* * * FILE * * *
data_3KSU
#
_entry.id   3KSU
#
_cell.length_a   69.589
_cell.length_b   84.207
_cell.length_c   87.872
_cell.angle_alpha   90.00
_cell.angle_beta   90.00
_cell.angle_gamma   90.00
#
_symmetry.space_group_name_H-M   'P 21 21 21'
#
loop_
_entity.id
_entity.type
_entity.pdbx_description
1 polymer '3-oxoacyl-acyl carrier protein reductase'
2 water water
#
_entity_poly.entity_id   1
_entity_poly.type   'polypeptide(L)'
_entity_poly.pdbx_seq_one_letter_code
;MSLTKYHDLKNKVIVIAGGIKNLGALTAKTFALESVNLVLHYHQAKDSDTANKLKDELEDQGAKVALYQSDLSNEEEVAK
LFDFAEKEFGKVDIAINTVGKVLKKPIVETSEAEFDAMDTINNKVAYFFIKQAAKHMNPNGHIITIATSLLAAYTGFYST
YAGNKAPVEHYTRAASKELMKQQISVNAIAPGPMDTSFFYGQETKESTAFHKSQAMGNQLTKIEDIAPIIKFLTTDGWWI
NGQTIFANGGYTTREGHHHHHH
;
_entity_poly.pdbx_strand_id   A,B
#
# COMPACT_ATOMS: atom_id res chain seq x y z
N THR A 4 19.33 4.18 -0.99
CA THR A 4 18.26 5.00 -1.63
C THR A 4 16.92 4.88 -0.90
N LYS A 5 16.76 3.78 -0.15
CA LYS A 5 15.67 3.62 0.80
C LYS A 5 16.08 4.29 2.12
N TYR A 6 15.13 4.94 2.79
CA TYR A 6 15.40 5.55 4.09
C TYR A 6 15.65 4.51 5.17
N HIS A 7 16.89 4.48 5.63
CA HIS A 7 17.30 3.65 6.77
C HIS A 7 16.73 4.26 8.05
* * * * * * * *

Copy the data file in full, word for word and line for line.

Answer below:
data_3KSU
#
_entry.id   3KSU
#
_cell.length_a   69.589
_cell.length_b   84.207
_cell.length_c   87.872
_cell.angle_alpha   90.00
_cell.angle_beta   90.00
_cell.angle_gamma   90.00
#
_symmetry.space_group_name_H-M   'P 21 21 21'
#
loop_
_entity.id
_entity.type
_entity.pdbx_description
1 polymer '3-oxoacyl-acyl carrier protein reductase'
2 water water
#
_entity_poly.entity_id   1
_entity_poly.type   'polypeptide(L)'
_entity_poly.pdbx_seq_one_letter_code
;MSLTKYHDLKNKVIVIAGGIKNLGALTAKTFALESVNLVLHYHQAKDSDTANKLKDELEDQGAKVALYQSDLSNEEEVAK
LFDFAEKEFGKVDIAINTVGKVLKKPIVETSEAEFDAMDTINNKVAYFFIKQAAKHMNPNGHIITIATSLLAAYTGFYST
YAGNKAPVEHYTRAASKELMKQQISVNAIAPGPMDTSFFYGQETKESTAFHKSQAMGNQLTKIEDIAPIIKFLTTDGWWI
NGQTIFANGGYTTREGHHHHHH
;
_entity_poly.pdbx_strand_id   A,B
#
# COMPACT_ATOMS: atom_id res chain seq x y z
N THR A 4 19.33 4.18 -0.99
CA THR A 4 18.26 5.00 -1.63
C THR A 4 16.92 4.88 -0.90
N LYS A 5 16.76 3.78 -0.15
CA LYS A 5 15.67 3.62 0.80
C LYS A 5 16.08 4.29 2.12
N TYR A 6 15.13 4.94 2.79
CA TYR A 6 15.40 5.55 4.09
C TYR A 6 15.65 4.51 5.17
N HIS A 7 16.89 4.48 5.63
CA HIS A 7 17.30 3.65 6.77
C HIS A 7 16.73 4.26 8.05